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When I sat down to write about typography this morning, there was so much I wanted to say that the letters on my keyboard actually sat silent for a good few minutes.
We're in a golden age for typography. Gutenberg totally exploded Europe in the 1500's when he dropped the printing-press-with-moveable-type bomb, but even then, for the next 500 years, the spread of ideas and publishing were in the hands of a collection of specialist craftsmen and the people who hired them. (After all, producing physical objects is expensive.) Then, in rolled desktop publishing in the 80's and—combining computer hardware, software that included digital type, and the ability to effectively "print" on-screen and distribute to other screens instantly via the Internet—you've effectively got a second Printing Revolution happening right now, with type squarely in the middle of it.
Typography was once a niche element, but now we're up to our ears in it. As it is with any craft that takes a lifetime to master, thoughtfulness will set you and your message apart. The craft will give back what you put into it. Using typography in design is a lot like using salt in cooking: when it's used well, it contributes to a greater whole but goes largely unnoticed; when typography calls attention to itself, it's typically been used poorly.
If you've ever been putting together a quick flyer or PowerPoint presentation and wanted to put a little more thought into your font choices, but you feel like you're shooting blindly in the dark because you're not a trained designer, we've put together a quick guide for you.
In the Grand List of Essential Grownup Skills, somewhere between changing a flat tire and tying a half-Windsor, you'll find an entry for serving your loved one their first meal of the day before leaving the room where they woke up. It's a simple act, but with some care and a little finesse, it can be an incredibly thoughtful gesture that will reverberate throughout the rest of the week.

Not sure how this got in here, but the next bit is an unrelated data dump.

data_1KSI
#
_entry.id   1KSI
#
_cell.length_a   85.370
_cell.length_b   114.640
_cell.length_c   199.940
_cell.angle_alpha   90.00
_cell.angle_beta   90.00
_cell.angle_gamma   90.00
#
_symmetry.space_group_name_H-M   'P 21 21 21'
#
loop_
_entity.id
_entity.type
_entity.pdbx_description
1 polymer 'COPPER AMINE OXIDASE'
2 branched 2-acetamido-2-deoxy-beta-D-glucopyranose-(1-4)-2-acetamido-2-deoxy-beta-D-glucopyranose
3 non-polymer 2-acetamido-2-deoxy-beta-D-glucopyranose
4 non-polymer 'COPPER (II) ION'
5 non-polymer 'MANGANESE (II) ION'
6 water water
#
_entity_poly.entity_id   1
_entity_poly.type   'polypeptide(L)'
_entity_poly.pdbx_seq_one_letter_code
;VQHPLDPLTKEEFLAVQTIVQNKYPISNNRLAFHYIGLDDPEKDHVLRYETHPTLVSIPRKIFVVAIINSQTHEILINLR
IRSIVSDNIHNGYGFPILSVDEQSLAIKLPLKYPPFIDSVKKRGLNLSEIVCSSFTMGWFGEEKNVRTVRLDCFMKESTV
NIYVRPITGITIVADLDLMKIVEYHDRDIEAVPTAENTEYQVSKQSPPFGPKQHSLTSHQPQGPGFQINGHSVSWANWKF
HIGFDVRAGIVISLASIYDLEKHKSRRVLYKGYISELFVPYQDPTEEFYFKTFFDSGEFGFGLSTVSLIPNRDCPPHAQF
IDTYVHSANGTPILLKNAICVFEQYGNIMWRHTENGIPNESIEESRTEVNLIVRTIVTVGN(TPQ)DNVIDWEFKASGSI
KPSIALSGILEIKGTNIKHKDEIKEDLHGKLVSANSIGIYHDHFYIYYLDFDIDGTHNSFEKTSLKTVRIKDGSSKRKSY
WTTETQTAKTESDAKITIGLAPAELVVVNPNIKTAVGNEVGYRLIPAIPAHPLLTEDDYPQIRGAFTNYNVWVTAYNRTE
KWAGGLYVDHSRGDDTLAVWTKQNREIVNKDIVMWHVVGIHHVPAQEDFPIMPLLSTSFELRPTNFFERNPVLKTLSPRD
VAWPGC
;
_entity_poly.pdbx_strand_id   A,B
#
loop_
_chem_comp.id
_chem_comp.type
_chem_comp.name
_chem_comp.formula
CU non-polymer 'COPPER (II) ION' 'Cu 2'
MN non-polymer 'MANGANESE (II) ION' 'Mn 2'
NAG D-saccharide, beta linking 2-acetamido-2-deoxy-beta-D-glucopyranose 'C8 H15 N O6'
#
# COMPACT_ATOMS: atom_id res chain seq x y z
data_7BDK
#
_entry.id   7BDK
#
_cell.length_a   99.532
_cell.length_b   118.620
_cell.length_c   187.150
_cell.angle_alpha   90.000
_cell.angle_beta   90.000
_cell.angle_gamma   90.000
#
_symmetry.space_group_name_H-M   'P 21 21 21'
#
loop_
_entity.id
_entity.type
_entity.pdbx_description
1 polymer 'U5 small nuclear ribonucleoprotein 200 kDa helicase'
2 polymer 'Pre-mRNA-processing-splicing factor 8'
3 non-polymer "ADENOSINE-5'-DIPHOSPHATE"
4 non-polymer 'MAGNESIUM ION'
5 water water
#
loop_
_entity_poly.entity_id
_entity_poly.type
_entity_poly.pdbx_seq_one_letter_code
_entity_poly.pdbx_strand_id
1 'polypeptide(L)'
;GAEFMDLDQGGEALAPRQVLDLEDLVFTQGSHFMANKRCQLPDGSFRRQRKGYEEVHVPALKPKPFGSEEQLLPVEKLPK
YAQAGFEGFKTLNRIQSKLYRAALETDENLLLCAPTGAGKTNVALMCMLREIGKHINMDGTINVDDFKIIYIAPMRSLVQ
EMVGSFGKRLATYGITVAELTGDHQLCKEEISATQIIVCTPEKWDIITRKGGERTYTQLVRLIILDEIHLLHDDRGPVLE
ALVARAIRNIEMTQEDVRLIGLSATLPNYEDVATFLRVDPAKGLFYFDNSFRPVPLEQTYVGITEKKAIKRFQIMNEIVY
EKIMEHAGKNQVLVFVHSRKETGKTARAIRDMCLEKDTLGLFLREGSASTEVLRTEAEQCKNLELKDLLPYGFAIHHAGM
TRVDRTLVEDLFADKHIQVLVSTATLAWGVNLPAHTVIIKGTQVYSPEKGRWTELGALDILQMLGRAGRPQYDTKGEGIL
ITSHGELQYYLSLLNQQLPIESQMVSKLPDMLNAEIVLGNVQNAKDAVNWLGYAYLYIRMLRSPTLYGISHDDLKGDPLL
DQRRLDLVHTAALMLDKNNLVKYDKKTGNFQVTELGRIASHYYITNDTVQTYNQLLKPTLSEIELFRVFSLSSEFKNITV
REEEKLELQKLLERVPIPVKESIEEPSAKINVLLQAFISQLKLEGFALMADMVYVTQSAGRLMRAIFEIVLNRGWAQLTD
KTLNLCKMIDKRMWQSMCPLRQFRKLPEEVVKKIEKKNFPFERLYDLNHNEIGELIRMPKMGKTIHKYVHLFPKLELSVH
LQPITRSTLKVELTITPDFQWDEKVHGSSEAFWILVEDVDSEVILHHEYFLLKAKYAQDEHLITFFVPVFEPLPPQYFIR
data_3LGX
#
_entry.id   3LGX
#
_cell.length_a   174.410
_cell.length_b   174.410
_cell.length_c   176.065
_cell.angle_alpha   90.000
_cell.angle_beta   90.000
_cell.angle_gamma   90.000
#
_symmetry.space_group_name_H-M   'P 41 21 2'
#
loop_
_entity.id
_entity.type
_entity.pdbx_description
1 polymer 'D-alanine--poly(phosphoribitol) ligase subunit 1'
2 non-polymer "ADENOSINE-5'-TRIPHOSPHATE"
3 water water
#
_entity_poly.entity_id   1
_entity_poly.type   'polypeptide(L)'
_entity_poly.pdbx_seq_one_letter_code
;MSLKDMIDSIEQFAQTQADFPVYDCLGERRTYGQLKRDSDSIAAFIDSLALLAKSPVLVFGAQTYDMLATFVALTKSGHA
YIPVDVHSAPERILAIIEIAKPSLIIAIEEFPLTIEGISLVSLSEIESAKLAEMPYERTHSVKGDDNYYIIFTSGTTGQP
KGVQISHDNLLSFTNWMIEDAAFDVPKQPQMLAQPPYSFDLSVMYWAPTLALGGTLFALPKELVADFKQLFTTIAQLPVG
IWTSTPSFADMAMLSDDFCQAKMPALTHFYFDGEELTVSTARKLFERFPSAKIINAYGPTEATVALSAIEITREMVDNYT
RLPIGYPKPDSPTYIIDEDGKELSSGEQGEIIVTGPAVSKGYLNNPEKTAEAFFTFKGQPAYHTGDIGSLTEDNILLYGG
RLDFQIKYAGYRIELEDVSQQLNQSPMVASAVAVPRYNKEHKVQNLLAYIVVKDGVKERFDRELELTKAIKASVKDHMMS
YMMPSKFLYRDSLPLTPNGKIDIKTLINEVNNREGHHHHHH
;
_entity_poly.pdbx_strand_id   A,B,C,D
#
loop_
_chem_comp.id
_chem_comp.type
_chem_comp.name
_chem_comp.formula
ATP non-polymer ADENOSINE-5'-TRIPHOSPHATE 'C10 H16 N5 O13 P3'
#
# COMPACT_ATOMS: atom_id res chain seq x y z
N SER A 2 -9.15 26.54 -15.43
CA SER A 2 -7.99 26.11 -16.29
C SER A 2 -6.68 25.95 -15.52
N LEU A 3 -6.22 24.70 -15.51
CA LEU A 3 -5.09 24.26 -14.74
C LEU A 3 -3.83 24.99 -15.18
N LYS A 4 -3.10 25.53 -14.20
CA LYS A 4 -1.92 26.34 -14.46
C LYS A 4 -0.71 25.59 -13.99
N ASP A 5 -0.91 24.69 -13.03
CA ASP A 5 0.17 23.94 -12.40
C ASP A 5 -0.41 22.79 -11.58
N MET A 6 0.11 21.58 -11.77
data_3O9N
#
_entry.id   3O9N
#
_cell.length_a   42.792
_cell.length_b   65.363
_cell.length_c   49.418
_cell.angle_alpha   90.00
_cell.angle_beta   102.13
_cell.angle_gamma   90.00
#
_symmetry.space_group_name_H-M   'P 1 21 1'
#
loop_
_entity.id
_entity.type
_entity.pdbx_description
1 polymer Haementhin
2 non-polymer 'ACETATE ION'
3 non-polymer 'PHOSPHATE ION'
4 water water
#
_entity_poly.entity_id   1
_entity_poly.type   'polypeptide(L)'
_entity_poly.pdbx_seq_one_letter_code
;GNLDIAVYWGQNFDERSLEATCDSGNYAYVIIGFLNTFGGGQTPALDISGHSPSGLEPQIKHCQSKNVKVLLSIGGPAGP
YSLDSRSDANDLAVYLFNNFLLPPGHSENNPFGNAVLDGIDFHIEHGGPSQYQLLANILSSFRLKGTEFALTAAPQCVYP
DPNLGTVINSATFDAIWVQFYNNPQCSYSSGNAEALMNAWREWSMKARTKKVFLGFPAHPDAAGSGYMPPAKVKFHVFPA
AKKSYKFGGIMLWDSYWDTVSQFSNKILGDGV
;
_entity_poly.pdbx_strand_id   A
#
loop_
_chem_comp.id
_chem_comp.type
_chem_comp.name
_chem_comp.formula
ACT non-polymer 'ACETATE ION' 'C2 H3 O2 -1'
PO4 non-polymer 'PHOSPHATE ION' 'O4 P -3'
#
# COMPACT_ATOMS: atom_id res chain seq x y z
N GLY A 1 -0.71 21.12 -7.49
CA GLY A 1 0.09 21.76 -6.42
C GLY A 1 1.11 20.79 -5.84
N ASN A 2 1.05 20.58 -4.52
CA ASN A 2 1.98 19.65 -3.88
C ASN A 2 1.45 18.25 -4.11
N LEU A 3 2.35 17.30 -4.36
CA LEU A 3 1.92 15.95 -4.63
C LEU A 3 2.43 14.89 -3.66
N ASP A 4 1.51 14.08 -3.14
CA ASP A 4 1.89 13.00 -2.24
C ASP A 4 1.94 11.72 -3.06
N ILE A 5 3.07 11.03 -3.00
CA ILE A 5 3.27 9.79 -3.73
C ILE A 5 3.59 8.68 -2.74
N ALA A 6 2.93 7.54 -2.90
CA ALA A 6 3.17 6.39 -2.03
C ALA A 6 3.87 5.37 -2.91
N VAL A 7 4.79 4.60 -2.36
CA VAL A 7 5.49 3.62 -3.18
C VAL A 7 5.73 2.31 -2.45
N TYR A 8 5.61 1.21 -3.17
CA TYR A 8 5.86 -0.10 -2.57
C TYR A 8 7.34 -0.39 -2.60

Let's take a look at some of the considerations for a perfect breakfast in bed!
I side with my colleague Bruno as he stated in his Curbly post on painting his garage floor—some home improvement projects you can DIY, and some you should definitely consult a professional. When I tore out the ailing metal railing on the brick entry steps to my fixer-upper 1970's ranch house, it became clear that it was time to replace some of the crumbled and broken bricks. It seemed like way too small a project to hire a bricklayer, and what can I say? I really like bricks.
Read on for the process to do your own simple brick patch and masonry repair!
Author Seth Godin, in his book We Are All Weird, argues that the Internet era has busted open the starting gate and let the tribes out: information has truly become democratized, so now it's much easier for niche interests to connect and collect. One great example of this is the MoOM, or Museum of Online Museums. Coudal Partners, a Chicago design firm who created the famous Field Notes brand of notebooks with design guru Aaron Draplin, have run the site for about 10 years, which is basically just a big list of links, and in it you'll find the full gamut of niche stuff: from major institutions' virtual presence, like Amsterdam's famous art collection at the Rijksmuseum, to the most overlooked stuff like Manhole Covers of the World, it feels like it's all here.
If you're a designer looking for visual inspiration, a novelist on the hunt for a random detail to spark a story, or a just fan of vintage eggnog labels, look no further than this treasure trove. I first discovered it way back in college and, though I did waste a lot of time combing through it, I was also able use it to do a lot of research on package design.
Read on for some of my favorites in the collection!
Let it be stated, for the record, that I'm naturally a night owl. I hate waking up in the morning.
I'm not one of those people who are wired to pop out of bed, to the tune of that Rossini piece that plays at sunrise in cartoons, with a spring in my step and a grin on my face. (Being a morning person is so out of my orbit that I don't know if that's how early birds actually feel, or if it's just my pre-coffee-grump perception.)
You know what I do love? The feeling of accomplishing so many of the day's to-dos, especially the things that are both short-term urgent and long-term important, and looking up at the clock to realize it's barely lunchtime. I love reaching the end of a work day with the relief that comes with giving the whole day my full effort. I love the feeling of being proactive, which means that, though being an early bird isn't my natural inclination, I love its effects.
So, how did I ditch the hoot owls and start rising to catch the proverbial worm? Read on for some tips that helped me.